“I’m afraid there are only a few,” she replied. “You will have to look for quite some time.”
            “A good wife is worth a long search,” I replied softly.
— THE GREAT UNNAMED NOVEL

            “How much longer?” Lilli asked quietly. She didn’t have to say anything more—I knew what she meant.
            “Mum said no more than two weeks. She wants us to leave as soon as possible.”
            “And your father?”
            “He agrees with Mum.”
            Lilli sighed and flopped back on the bed. “That means we have only two more weeks together. Do you think you’ll ever come back to visit?”
            “I don’t know… It’s an expensive journey, and not one that can be made often. I may never—”
            “—see you again,” she interrupted, finishing my sentence sadly.
            “Will you write me?” I asked.
            “Every day!” she replied eagerly.
 “Really?” I asked skeptically, taking the pillowcase off of her pillow. “Every day?”
             “Well, I’ll try, anyway. Will you write me?”
            “Of course I will.” I threw the pillow at Lilli. “You know that.”
            “You mustn’t leave out anything,” she insisted, catching the pillow. “I want to hear just what life is like in New York.”
            “And I want to hear about everything that is going on here in Eastbourne,” I replied, “even if you say the same thing a dozen times.”
— VIOLETS ARE BLUE
14.  What would you most like your readers to take with them from reading Violets Are Blue?
            I have several answers to that question, actually. First, I’d like them to understand that pride can be the ultimate downfall, and that man can never grow to be more powerful than God. Second, it is possible for a family to go through hardship and still remain a loving, perfectly functioning family. Too many stories these days are wrapped around a broken family, and the end always results in the family either changing or accepting that “this is the way our family is”. And what sort of an ending is that? It took the author an entire book to get his characters to the point at which they should have been on page one! I think it makes a book far more interesting when the family members can rely on each other and face the storms of life together from the start. Last but certainly not least, I would like my readers to understand the age-old truth: God always has a plan, whether we realize it or not. It may sound trite because of the many times it has been quoted, but it’s very true, and a valuable lesson everyone needs to learn.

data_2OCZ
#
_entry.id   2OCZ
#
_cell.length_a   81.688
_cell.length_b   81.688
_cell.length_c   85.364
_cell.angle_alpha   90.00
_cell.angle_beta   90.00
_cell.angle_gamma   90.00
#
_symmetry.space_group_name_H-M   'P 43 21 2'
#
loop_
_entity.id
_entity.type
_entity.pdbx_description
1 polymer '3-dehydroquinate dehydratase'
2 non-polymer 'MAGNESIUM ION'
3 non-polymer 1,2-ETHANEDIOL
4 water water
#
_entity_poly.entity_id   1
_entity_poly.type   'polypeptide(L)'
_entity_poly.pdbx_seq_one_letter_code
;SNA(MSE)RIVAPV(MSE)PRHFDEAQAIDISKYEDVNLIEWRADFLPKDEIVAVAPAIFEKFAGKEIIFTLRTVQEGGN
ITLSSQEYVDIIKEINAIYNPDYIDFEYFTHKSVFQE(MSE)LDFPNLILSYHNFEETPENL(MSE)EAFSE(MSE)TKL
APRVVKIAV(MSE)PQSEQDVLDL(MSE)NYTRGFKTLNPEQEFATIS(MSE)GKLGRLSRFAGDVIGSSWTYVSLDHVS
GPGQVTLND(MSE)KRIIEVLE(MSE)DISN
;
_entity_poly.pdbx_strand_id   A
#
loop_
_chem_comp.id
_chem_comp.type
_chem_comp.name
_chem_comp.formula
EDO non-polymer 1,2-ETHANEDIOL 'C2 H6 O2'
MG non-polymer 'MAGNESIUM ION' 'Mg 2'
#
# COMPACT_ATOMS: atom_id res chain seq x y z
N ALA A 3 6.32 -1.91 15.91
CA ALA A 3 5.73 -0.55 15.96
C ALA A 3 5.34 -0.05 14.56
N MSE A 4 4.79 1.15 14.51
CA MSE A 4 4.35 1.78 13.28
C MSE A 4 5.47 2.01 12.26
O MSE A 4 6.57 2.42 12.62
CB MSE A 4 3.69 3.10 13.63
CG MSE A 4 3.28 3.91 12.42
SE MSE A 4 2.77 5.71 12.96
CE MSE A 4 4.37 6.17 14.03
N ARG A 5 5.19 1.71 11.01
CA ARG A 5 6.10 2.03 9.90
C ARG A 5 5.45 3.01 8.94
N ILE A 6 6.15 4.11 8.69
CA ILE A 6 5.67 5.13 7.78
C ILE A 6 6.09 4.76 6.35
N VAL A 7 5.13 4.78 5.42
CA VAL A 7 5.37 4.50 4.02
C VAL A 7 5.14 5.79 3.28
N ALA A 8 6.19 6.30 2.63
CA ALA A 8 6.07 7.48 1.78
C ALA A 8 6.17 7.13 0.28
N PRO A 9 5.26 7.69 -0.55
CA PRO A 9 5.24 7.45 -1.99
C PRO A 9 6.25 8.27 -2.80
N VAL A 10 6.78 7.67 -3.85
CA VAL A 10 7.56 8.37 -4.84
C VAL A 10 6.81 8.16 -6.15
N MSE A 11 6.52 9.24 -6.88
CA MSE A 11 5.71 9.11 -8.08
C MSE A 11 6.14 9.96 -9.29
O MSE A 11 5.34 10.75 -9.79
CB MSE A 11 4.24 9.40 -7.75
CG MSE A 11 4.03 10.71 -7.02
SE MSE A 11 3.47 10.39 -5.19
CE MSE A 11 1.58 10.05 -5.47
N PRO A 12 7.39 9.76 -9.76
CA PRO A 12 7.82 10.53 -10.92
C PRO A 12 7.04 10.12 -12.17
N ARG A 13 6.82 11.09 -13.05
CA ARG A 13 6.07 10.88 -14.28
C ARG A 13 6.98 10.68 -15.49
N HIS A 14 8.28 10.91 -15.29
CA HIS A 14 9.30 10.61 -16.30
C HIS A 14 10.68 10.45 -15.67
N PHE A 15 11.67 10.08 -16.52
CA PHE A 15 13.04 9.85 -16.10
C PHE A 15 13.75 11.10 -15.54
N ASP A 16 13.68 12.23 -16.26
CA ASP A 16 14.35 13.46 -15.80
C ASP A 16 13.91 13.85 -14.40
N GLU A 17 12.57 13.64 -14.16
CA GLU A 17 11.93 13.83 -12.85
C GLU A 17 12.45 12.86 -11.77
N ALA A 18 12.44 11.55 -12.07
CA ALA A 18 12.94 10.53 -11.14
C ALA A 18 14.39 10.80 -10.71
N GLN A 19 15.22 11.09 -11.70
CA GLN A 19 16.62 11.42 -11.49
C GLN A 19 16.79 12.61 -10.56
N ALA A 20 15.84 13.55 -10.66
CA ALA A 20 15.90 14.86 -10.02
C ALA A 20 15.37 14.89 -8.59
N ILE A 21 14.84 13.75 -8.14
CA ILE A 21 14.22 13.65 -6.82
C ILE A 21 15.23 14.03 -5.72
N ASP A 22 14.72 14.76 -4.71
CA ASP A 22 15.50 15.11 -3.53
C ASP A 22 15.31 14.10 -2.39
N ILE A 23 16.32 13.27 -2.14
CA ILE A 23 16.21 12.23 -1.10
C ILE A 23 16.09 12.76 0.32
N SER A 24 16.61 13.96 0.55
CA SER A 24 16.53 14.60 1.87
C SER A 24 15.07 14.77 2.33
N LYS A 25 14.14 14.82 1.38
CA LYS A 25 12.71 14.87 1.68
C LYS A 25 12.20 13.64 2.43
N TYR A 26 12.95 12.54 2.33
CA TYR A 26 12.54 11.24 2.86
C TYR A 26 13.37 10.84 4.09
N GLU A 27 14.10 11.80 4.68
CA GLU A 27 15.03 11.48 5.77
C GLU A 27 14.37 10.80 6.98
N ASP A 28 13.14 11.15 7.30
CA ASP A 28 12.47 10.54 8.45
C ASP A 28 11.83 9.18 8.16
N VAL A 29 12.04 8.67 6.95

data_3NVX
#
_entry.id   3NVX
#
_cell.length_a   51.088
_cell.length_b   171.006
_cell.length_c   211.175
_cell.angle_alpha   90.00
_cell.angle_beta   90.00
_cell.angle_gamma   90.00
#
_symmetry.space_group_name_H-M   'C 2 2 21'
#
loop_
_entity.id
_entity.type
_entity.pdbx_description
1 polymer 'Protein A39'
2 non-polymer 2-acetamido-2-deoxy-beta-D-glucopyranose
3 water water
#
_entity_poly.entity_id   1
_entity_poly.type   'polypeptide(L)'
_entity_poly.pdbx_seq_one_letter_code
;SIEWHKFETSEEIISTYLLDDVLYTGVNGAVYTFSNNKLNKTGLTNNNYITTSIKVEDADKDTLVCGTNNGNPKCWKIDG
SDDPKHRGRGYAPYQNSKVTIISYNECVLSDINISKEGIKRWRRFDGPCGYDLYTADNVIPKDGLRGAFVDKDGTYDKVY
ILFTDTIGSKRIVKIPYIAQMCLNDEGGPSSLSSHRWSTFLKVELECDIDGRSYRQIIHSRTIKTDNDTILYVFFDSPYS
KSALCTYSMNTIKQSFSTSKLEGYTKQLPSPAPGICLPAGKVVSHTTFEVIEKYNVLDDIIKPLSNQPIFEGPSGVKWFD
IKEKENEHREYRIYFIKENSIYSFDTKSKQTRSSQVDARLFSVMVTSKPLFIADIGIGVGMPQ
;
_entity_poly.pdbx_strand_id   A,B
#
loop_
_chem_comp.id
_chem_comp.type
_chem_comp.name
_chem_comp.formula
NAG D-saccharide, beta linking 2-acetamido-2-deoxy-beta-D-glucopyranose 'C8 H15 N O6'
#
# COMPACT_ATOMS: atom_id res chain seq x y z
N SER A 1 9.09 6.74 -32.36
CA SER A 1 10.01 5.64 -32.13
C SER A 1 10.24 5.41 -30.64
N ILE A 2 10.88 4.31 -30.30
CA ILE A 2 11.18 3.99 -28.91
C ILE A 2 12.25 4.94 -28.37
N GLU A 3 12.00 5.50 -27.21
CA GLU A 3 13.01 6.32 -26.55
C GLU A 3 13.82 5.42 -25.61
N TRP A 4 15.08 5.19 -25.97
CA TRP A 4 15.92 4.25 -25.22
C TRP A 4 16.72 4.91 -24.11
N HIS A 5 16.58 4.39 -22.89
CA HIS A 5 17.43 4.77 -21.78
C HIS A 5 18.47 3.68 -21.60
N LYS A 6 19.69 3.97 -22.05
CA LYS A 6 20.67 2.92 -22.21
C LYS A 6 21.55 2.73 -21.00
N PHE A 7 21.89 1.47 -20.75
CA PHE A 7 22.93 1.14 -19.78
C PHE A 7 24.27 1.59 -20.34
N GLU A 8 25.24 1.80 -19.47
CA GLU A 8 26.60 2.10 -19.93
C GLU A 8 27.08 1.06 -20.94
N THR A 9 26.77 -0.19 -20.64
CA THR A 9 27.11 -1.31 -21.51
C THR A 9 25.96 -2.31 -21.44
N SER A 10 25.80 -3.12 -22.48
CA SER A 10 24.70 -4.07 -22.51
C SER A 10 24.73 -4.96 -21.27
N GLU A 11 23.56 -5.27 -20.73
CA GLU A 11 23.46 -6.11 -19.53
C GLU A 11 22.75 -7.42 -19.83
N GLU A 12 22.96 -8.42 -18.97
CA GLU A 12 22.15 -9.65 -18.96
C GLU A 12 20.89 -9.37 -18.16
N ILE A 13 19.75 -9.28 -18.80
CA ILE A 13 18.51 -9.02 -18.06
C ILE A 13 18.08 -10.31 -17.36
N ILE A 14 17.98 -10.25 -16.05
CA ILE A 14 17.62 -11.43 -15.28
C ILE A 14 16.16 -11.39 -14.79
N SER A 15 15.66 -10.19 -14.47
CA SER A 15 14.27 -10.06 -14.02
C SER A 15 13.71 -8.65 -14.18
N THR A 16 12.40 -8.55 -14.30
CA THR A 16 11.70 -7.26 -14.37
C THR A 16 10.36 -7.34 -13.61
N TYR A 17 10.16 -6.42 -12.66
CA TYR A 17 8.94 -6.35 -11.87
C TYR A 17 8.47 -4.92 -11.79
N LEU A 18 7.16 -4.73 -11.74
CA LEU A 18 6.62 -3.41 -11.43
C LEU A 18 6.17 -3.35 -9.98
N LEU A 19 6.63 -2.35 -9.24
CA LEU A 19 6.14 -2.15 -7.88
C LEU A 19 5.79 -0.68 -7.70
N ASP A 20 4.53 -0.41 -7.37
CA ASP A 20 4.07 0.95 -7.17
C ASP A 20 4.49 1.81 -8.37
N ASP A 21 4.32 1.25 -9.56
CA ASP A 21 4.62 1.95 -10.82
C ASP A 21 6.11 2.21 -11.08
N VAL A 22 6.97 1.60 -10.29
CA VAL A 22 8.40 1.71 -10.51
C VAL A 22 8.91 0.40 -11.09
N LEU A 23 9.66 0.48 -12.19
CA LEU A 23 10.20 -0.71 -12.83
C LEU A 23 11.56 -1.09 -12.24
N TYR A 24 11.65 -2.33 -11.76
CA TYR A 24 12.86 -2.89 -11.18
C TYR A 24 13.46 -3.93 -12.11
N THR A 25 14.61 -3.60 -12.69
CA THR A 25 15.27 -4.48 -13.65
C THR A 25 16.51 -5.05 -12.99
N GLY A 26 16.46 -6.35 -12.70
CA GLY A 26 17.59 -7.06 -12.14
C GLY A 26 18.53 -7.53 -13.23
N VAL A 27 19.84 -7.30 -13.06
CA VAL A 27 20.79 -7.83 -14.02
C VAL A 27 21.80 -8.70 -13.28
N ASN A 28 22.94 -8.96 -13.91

15.  And finally, do you have any helpful tips or advice that you’ve learnt and you’d care to share with fellow young authors like us?
            It has been said multiple times, in many different tongues, but it bears such weight that I will say it again: READ. Read continually and thoroughly. Read the books that are centuries old — they have stood the test of time. Next, WRITE. You must learn to carry over the excellence from the books you read to the books you write. And finally (this one’s the hardest of all), KEEP WRITING. Don’t stop when you get discouraged; persevere, and you will be rewarded.
Thank you so much for featuring me, Joy! It has been a pleasure. 


*****
Thank you, Elizabeth, for taking the time to answer my many questions here on Fullness of Joy! I am looking forward to reading Violets are Blue and enjoying your future works as well :). God bless!


My pen-name is Elizabeth Rose, but I am also called Elizabeth, Lizzy Rose, or just plain Lizzy. First and most importantly, I am a follower of the Most High and seek to live every day of my life in accordance with 1 Corinthians 10:31. I love all sorts of books (the thicker the better), am convinced that Irish Breakfast tea is the closest thing this world will get to heaven, dance until my feet ache (and love every minute of it), stay up until all hours writing, wear pearls at every opportunity, and obsess over Les Misérables and The Scarlet Pimpernel. In May 2012, I was privileged to be given the opportunity to self-publish my first book, Violets Are Blue. 

To get to know Elizabeth more, click on this link that will lead you to her lovely blog: Living on Literary Lane

4 sweet note(s):

  1. Wow, Joy those were great questions!! I thoroughly enjoyed reading through them. Loved your answers, Elizabeth!

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  2. Thank you, Gabrielle! This blog tour of Elizabeth's has been great fun :). Weren't her answers spot on fantastic?

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  3. Excellent interview, Joy! I can tell your questions were well thought of :) Love the picture!

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  4. Thank you, sweet Annie! It was truly an enjoyable time to have Elizabeth over for tea and a chat...
    Ah, isn't the picture beautiful? I found it by way of a post from Elizabeth's blog :).

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"Gracious words are like a honeycomb; sweetness to the soul and health to the body..." ~Proverbs 16:24